Even though retirement may seem far away, the earlier you can wrap your head around how super can benefit you, the more benefit you'll see.
Here are five key aspects every under 30-year-old should know about their super, including insurance, investment options, understanding the basics, contributing, and keeping track:
You may only know about super from your pay slip and have no idea what it actually is, don't panic! You're not alone, and it's easy to get informed. Let’s get started right now:
Superannuation, or 'super', is a long-term savings plan designed to support you during retirement. The best bit about this long-term savings plan? You legally can’t access it until you reach retirement age, so you can’t just get it out to go on a spur-of-the-moment shopping spree.
In Australia, your employer is legally obligated to contribute a percentage of your salary (currently 10.5% as of the 2022-23 financial year) into a super fund. This mandatory contribution is known as the super guarantee (SG). Your super is then invested by your chosen fund, with the earnings reinvested to grow your savings over time.
Want to learn more? Head over to the Spirit Super website to continue your journey.
Super funds typically provide you with a range of options for investing your super, ranging from more conservative to high growth options. As a young worker, you may want to consider a growth-oriented investment strategy, as you have more time left before you retire. High Growth options can have a higher return over a longer period (returns of 8.86% over 10+ years) versus a conservative (4.49% over 10+ years) or balanced (7.7% over 10+ years) investment option.
Assessing your risk tolerance and aligning your investment choices is essential. Take the time to research and compare investment options to ensure you make informed decisions that suit your unique circumstances. If you're unsure, you can read more about investment risk here or if you’re a member, have a quick chat with a Spirit Super Superannuation Adviser.
If you’re with Spirit Super and you don’t make a choice, you’ll automatically be put in the Balanced (MySuper) option, which may mean you’re missing out on some higher long-term returns that you could have made if you were in a Growth option.
Once you have over $6000 in your super account, you will most likely be eligible to have insurance through your super.
Insurance through your super covers you for total and permanent disablement, income protection (in certain circumstances), terminal illnesses and even death. These insurance policies can offer valuable financial support in case of illness, injury, or death. There are certain eligibility criteria for insurance through super so it’s worth checking to see if you have insurance and, if you do, review your insurance options and ensure the coverage is appropriate for your needs.
If you're a Spirit Super member, it's easy to see your insurance by logging in to Member Online or downloading our app.
Getting the most out of your super starts with understanding the different ways to contribute to it. While your employer's SG contributions (remember, we talked about these earlier) lay the groundwork, you can further build your super by making additional contributions. There are two primary methods: before-tax and after-tax contributions.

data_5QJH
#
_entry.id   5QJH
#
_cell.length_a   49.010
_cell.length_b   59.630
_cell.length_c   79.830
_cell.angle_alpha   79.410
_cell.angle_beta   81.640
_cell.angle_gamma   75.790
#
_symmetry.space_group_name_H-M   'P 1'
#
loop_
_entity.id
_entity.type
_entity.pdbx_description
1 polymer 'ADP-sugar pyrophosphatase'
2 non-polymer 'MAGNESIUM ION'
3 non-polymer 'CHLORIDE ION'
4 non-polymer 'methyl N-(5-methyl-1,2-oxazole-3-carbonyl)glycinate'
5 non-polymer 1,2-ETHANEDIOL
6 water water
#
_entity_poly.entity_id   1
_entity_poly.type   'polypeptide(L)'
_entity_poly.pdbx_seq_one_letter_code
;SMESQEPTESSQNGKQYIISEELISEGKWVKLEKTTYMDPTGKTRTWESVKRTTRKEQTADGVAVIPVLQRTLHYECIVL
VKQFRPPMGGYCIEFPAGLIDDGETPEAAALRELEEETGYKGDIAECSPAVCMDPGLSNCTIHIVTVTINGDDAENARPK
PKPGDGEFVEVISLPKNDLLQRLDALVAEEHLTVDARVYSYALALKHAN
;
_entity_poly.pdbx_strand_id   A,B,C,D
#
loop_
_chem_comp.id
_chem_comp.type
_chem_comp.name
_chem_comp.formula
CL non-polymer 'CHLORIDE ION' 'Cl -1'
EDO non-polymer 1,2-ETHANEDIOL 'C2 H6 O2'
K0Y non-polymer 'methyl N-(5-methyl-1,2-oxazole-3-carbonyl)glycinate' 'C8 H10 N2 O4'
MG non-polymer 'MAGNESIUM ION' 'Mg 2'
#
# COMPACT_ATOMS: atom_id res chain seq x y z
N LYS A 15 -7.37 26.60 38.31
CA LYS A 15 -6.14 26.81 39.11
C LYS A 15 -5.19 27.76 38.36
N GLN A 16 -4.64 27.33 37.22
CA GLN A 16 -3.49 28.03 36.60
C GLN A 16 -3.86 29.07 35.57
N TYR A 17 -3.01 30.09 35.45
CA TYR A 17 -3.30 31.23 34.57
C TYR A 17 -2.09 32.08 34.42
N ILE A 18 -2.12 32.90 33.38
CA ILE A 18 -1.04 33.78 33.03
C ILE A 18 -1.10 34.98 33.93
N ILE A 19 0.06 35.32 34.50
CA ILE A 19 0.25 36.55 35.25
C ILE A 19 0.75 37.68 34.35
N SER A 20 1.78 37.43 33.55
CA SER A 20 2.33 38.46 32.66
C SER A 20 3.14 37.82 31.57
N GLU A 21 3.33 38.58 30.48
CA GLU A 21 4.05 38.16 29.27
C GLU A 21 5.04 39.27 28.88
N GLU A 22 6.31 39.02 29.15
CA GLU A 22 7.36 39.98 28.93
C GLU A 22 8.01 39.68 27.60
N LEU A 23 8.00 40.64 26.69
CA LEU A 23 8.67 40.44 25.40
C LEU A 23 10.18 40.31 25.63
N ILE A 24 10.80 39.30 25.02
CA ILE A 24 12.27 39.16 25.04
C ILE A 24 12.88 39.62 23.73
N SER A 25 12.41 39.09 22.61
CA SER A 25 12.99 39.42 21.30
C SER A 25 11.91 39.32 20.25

Before-tax contributions (also called Salary Sacrifice, which sounds bad, but it’s actually not) means that you arrange with your employer to pay some of your pre-tax salary into your super. This can be quite a tax-effective way to save.
After-tax contributions are made from your take-home pay. Both before-tax and after-tax contributions are subject to annual limits. You can read more about this here.
Making extra contributions now can lead to significant growth in your retirement savings due to the power of compounding interest.
If you've had multiple jobs, you may have unintentionally ended up with multiple super accounts. This can lead to paying multiple sets of fees, which can seriously impact your super balance in the long run. Consolidate your accounts by rolling over your super into a single account.
By learning the basics, exploring investment and insurance options, contributing to your super, and keeping your super in the one place, you can secure a comfortable financial future. Embrace these tips and make the most of your super journey!
Ready to get started? Visit the Spirit Super website today.
This is general information only and doesn’t take into account your objectives, financial situation or needs. You should assess your financial position, personal objectives and needs before making a decision based on this information.
Consider the PDS and TMD at spiritsuper.com.au/pds. Issuer is Motor Trades Association of Australia Superannuation Fund Pty Ltd (ABN 14 008 650 628, AFSL 238718). Awards and ratings are only one factor when deciding how to invest your super. Advice is provided by Quadrant First Pty Ltd (ABN 78 102 167 877, AFSL 284443).
Spirit Super has an agreement with WeMoney permitting it to use the WeMoney logos, and for WeMoney to promote Spirit Super’s recognition through the WeMoney Awards. Read about the award methodology at wemoney.com.au.